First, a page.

During the Great Depression, he offered them not only soup, bread, and sandwiches, but compassionate counsel for their spiritual, emotional, and physical struggles.

He co-founded the Capuchin Soup Kitchen that still exists in Detroit today. There he would hand out sandwiches, soup, and coffee while counseling, listening, praying with, and caring for the poor and unemployed. 

At the request of his superiors, he began to record healings and miracles which filled several notebooks. People lined up for hours to speak to this humble servant of God and took his gentle and loving counsels to heart. 

Though he could not hear confessions or preach formal homilies, he comforted, advised, and offered the love of Christ to many at the doors of the friary and soup kitchen. For this gentleness and compassion, he was beloved by all who knew him, most especially the poor. 

4. He was called “a replica of Francis” whose hallmark was gratitude.

Consistently throughout his letters, statements, and writings, the theme of gratitude is repeated with great feeling. 

Whenever he was thanked for any favor, by his brothers or the poor whom he served, he replied, “Thanks be to God!” with great love and devotion. 

He often counseled others to “Thank God ahead of time.”

He advised them to have holy confidence in what God could do and to be grateful for whatever God was doing, regardless of whether they understood it in the moment.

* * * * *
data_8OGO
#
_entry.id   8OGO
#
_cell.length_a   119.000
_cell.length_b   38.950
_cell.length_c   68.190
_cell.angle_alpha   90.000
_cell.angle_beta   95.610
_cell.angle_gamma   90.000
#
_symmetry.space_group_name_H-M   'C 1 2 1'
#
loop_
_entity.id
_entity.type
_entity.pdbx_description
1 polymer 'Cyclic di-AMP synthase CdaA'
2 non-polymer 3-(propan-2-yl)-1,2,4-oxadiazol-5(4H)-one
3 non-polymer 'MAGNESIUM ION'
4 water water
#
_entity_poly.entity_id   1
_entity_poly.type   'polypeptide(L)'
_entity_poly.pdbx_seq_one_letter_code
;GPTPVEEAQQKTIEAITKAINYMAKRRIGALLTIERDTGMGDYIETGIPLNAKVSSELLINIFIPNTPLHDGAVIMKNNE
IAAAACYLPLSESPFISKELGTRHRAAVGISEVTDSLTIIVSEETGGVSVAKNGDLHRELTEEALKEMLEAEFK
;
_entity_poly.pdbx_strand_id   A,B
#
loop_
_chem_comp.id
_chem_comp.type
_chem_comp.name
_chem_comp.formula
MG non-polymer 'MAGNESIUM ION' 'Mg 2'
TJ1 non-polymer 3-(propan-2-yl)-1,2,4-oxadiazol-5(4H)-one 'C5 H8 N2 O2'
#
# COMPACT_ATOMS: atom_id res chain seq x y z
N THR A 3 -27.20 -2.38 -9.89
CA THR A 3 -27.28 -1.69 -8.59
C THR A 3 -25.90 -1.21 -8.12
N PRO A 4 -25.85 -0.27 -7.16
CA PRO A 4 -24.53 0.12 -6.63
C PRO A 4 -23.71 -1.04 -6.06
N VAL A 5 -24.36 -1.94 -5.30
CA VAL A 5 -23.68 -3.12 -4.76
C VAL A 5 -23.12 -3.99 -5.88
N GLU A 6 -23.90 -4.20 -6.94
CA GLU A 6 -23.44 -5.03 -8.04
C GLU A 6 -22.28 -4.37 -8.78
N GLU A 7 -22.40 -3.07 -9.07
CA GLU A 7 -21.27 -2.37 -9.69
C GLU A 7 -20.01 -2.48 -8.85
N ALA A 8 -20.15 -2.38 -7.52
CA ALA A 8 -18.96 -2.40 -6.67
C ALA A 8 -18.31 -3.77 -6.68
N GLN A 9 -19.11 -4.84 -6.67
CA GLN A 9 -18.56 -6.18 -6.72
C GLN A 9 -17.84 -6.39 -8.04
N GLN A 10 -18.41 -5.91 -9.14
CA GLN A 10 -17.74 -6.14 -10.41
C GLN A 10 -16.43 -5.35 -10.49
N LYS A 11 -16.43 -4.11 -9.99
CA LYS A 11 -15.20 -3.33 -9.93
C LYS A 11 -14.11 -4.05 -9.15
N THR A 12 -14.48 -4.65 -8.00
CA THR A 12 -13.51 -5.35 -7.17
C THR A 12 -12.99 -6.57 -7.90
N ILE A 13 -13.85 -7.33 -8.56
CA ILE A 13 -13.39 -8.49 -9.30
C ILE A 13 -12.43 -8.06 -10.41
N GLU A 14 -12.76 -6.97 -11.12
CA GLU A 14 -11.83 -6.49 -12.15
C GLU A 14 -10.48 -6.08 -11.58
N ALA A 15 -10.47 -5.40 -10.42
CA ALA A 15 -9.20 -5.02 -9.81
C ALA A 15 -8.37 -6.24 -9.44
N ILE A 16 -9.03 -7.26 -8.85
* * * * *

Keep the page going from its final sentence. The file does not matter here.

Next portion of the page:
Though he was a man of many virtues, his written correspondence is filled with his thoughts on the importance of gratitude. 

If the enemy of our soul is pleased at anything in us, it is ingratitude of any kind. Why? Ingratitude leads to so many breaks with God and our neighbor.

Bl. Solanus Casey

He lived in a state of constant thankfulness and encouraged others to do the same, no matter their circumstances. 

5. He was revered as saintly before his cause was opened.

Death is the climax of all humiliation—when we must finally give up all and turn all over to God. Death can be very beautiful—like a wedding—if we make it so.

Bl. Solanus Casey

Bl. Solanus Casey died in 1957 at the age of 95 at St. John’s Hospital on Detroit’s east side. Many mourned this humble friar who had brought them peace, comfort, and healing in the simplest ways.

After his death, so many patients at St. John’s Hospital requested to be placed in Solanus’s room that the hospital decided to turn it into an administrative office so it would not be such a distraction or spectacle. 

A plaque outside the door to the room commemorates this humble and beloved priest who loved without limits and gave his life to helping strangers in need and revealing Christ to them.

The life of Blessed Solanus Casey is an inspiration and example for faithful Catholics. His story is a reminder that holiness is possible for us all and that it is found in the simple and ordinary practices we embrace in our everyday lives.